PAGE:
- A user should be able to treat a document as an application. A user may like how the living document has been structured: they may wish to use the same document for their own reviews. They may wish to supply their own data for the generated tables and graphs.
- A blogger reviewing products can accept product names for suggested reviews.
- If the user opts to share the data with the living document author, the author can verify the information is valid and not spam and allow it to appear on the site in the same format as the other articles.
- I am writing a post about different keyboard shortcut formats. I include some examples but want users to provide their own examples. They may wish to link to a man page, a Git Hub to refer to existing keyboard shortcut encodings. Alternatively they could just use a freestyle comment box.
A living document system should not restrict what you can embed. Many different ecosystems should be accessible from a living document as if they were first class citizens. For example:
- Other rendering languages should be embeddable into the page. I should be able to embed whatever will be understood by the viewer. This includes more than just HTML, SVG, video and flash. I should be able to embed fragments of PostScript, Latex and any other language that generates graphics.
- If the language is not natively renderable by the viewer, at the source should be viewable.
The natural habitat for data is where the data belongs and where it is updated. Living documents seek to use the natural habitat rather than copy data. Pasting data into a living document from another source without having a mechanism in place to synchronise the two items is not recommended.
- Paste events are automatically marked as paste contexts by living documents. This is so that pasted data can be tracked and updated. A paste event may even trigger a search of existed pasted data to see if it has already been pasted, in which case, the two will be connected.
- A user who includes a graphic in a document is able to change the graphic externally and have it automatically appear in the living document whenever it is updated.
- I am comparing web libraries and want to provide small code samples that demonstrate the performance of each. I could write the code or paste it directly into the blog but this disconnects the information from its Natural Habitat. Instead there should be some kind of linkage between the code in source control and its displaying on the article.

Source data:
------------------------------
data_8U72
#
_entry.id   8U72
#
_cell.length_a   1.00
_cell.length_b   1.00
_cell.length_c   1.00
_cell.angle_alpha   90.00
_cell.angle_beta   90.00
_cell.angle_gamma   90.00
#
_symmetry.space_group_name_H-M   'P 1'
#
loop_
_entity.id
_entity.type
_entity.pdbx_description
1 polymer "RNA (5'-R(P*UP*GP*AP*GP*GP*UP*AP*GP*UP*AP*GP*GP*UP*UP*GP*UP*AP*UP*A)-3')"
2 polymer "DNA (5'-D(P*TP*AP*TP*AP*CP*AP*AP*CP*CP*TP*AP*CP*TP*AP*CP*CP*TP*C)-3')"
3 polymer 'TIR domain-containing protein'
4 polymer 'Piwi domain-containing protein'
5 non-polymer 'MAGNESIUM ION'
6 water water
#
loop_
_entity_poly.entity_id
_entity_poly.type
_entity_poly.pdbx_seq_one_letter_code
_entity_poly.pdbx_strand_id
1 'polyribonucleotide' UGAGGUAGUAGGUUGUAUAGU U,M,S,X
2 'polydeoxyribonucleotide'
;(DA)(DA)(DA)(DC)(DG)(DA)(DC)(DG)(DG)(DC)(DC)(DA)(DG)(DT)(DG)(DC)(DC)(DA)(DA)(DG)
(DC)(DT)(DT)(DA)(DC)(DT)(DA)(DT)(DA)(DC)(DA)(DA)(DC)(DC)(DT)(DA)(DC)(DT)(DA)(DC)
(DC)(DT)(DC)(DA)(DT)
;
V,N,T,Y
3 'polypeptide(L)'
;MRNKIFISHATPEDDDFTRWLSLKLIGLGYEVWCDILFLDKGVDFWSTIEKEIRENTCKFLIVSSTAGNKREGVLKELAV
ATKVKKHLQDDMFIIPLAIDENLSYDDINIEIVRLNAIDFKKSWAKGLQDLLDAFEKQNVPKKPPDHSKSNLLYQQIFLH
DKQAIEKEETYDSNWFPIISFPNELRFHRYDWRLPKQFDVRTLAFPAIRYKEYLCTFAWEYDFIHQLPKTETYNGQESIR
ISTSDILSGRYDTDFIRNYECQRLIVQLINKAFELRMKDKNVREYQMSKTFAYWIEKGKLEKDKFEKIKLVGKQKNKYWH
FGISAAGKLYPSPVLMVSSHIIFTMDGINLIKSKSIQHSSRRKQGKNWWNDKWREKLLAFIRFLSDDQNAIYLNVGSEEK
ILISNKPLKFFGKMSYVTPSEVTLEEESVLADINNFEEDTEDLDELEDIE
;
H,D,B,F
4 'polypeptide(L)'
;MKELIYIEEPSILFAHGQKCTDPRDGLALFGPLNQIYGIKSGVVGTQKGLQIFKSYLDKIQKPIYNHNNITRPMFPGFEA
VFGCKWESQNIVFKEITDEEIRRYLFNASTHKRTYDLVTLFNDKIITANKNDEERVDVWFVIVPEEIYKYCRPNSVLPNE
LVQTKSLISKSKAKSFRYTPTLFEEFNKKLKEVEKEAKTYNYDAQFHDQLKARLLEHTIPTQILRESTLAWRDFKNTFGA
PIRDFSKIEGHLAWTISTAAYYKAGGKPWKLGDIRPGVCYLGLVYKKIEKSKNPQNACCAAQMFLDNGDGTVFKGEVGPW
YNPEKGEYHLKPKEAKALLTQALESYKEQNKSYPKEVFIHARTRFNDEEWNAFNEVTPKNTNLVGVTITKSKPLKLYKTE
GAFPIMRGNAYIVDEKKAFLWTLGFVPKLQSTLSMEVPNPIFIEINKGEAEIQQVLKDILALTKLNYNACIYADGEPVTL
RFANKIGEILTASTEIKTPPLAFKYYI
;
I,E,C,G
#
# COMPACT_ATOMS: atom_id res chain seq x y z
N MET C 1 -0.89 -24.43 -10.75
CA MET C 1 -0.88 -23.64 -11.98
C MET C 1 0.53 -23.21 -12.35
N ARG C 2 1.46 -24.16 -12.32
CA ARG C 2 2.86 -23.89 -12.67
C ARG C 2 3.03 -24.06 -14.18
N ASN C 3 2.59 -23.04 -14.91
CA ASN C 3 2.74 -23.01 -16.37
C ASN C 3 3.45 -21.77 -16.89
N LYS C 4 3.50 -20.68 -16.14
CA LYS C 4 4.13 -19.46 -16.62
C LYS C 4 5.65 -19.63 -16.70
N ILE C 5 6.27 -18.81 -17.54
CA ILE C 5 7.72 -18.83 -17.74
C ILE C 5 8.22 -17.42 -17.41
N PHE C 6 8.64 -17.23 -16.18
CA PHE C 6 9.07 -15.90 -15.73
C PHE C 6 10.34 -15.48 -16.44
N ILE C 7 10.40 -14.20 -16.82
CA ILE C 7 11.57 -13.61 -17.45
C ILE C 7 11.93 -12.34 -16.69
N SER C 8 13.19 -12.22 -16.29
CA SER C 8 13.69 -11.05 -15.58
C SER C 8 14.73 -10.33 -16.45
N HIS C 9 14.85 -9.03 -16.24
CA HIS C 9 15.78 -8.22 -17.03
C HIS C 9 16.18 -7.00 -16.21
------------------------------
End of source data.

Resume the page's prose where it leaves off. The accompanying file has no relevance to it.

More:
Example: A Reviewer
I’m writing a post about multiple products in the same market segment and want to write an editorial piece for each. I evaluate products on multiple criteria where each gets a numeric rating. I want to record attributes about the product such as the vendor, its price at the time of review and attach a number of photographs. I open the interactive document system and select Add. I type ‘Laptop Review 2013‘. This creates a fresh document in the context of this name. I write a basic introduction. I can now continue in one of two ways:
- I figure that my reviews should be a template. I select Add and type a particular product’s name. I figure that this review should use a template, so I click Add again and type Review. I want a product header to appear at the top so I select Add and type ‘Product Name Heading‘. I do the same for every other field and jump back to the LaptopMaker Model 500 context. Here I see that the document below wants data including a Product Name Heading. I either type the data and select it and select the available field or select Add and type the field.
- I can begin writing my first review. I write the product’s name as a heading, an introduction to the product and my ratings for each criteria. I attach a number of images of the product. Now I have a complete review and it contains all the data for a single product but I have not indicated what is what. I highlight my finished review for a single product, select Template and type ‘Review‘ and ‘LaptopMaker Model 500′. This creates two new contexts: a template context called ‘Review‘ and a document context for the product called ‘LaptopMaker Model 500′ that makes a reference to the Review context. This newly created Review document is not that useful right now because it is always contains a review about a specific product and its contents never changes, each of the fields I used need to be extracted so I can reuse the template for other reviews. I highlight the product name heading and select Extract and type ‘Product Name Heading‘. This will replace the existing heading with empty slot that wants to accept a ‘Product Name Heading‘ and move the actual product heading to the product context. We can now create further reviews selecting Create and Review.